Defining the “extended period”
Another tidbit from Rosenberg, who offers guidance on what the Fed means when it says it will keep rates low for an “extended period”…
FED CAN’T RAISE RATES UNTIL AFTER 2011
The reason — there is a wave of mortgage refinancings coming in the housing market for one, and not only that, but in the commercial space, there are $2.7 trillion of debt coming due through 2011 and another $1.5 trillion of leveraged loans….In other words, the default rate is going to rise even further and the Fed tightening policy would only aggravate that situation. In other words, the Fed is simply immobile for at least the next two years.
I’ve argued in this space many times that the Fed is trapped. Our monetary system, which is fueled by credit expansion, simply doesn’t work in reverse. To avoid deflation, credit must always be expanding in the aggregate. If the private sector won’t borrow, the public sector must….and vice versa. If they de-lever in tandem, we get deflation.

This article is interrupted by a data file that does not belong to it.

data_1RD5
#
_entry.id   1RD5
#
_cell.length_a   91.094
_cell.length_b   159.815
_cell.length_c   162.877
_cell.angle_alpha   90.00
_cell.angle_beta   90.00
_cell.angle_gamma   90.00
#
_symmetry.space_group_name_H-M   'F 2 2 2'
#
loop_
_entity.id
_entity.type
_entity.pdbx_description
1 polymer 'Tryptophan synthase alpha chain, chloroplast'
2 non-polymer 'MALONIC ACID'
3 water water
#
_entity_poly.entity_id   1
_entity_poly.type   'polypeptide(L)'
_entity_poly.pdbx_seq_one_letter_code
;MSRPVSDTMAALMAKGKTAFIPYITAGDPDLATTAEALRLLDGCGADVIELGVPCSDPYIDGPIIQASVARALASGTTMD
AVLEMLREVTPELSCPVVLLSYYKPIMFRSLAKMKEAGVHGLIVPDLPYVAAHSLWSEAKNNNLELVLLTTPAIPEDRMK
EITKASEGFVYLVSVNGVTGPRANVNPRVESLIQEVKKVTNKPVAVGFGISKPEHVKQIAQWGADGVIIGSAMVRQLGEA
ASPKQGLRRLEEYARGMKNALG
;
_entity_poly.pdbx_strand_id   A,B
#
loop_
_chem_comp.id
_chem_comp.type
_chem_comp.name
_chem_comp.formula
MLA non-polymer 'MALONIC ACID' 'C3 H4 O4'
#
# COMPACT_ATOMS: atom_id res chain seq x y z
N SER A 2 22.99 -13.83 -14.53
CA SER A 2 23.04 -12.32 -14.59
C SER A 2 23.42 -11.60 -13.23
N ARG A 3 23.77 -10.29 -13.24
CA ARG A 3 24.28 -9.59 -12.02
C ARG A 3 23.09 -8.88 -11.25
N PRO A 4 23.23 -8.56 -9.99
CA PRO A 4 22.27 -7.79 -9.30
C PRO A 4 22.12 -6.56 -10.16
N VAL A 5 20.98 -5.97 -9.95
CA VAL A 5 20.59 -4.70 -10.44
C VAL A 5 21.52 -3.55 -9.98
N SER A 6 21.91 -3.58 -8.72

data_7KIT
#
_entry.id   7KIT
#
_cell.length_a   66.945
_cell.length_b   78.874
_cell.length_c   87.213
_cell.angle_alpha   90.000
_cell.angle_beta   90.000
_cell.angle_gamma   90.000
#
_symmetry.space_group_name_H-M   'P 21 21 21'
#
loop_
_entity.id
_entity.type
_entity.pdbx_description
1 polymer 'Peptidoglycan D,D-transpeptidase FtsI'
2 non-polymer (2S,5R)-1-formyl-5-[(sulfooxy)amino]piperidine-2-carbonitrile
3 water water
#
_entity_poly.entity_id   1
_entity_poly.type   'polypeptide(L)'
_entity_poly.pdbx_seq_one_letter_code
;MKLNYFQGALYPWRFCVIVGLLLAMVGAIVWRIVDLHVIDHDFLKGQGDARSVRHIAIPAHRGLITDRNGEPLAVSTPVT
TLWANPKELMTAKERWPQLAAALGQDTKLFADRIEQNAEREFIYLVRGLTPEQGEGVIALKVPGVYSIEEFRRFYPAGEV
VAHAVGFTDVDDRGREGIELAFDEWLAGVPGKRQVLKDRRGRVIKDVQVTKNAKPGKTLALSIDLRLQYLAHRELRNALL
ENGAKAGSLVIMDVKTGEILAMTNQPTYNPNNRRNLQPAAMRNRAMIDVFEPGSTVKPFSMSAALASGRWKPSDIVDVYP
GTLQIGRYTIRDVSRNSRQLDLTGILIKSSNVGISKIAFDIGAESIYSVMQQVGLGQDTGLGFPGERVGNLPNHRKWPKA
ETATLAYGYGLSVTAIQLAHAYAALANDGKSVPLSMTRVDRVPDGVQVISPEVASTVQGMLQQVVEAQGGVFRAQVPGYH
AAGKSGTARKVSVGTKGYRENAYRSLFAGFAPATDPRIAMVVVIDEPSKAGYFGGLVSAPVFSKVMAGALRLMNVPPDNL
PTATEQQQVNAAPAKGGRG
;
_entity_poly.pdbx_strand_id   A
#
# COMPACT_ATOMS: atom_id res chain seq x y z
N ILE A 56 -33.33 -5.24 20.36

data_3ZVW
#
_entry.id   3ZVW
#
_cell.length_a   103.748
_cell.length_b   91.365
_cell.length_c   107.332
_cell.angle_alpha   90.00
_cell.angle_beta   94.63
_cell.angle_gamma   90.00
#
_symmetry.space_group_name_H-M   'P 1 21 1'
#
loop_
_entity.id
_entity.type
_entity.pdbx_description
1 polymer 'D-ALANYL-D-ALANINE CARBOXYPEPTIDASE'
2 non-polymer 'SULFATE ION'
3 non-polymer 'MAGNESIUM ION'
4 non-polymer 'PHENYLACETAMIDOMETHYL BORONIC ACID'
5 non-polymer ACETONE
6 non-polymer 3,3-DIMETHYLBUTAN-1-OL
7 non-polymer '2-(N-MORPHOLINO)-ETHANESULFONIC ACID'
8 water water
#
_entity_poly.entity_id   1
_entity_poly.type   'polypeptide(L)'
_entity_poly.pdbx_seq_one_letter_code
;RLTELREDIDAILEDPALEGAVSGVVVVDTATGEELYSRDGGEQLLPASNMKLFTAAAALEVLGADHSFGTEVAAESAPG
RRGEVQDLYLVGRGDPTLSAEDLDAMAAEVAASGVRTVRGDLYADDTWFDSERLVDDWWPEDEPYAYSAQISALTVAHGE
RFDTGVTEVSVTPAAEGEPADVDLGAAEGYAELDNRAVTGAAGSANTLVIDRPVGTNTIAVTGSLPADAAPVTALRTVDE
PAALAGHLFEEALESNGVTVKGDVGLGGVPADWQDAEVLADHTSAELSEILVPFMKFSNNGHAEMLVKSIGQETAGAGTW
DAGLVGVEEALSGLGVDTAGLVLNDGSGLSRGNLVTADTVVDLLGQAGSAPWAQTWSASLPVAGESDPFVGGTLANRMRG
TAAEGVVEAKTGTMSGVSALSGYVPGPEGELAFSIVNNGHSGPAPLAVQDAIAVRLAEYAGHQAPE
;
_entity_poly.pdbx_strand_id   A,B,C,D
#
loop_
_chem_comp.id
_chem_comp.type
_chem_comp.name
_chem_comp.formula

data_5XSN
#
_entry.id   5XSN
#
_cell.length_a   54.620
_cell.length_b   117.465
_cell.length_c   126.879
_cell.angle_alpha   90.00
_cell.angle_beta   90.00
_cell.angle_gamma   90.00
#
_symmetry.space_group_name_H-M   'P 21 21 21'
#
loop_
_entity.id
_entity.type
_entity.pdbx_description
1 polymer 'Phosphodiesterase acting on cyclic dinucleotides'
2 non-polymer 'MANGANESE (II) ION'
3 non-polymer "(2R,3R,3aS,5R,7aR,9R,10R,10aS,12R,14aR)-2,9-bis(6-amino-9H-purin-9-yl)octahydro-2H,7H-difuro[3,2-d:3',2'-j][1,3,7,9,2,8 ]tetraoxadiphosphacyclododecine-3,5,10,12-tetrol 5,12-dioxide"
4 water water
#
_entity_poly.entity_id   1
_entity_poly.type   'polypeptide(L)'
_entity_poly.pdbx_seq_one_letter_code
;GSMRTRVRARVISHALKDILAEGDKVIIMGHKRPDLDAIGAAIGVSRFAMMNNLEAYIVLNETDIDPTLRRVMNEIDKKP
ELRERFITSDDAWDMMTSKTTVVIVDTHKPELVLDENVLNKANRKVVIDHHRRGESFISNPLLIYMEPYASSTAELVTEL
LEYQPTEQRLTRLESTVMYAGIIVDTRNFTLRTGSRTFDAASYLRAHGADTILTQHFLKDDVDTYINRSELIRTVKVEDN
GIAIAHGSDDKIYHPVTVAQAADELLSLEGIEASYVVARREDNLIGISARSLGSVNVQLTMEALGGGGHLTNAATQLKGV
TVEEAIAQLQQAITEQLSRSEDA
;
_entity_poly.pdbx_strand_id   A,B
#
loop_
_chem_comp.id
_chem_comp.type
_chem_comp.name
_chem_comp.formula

We’re told to be panicked by the prospect of deflation and yet the solution we’ve been given — unprecedented public credit expansion + inflation of new asset bubble — leaves us worse off than when we started.
Alan Greenspan’s 1% interest rates inflated a disastrous credit bubble. We think 0% rates and quantitative easing will lead to a different result?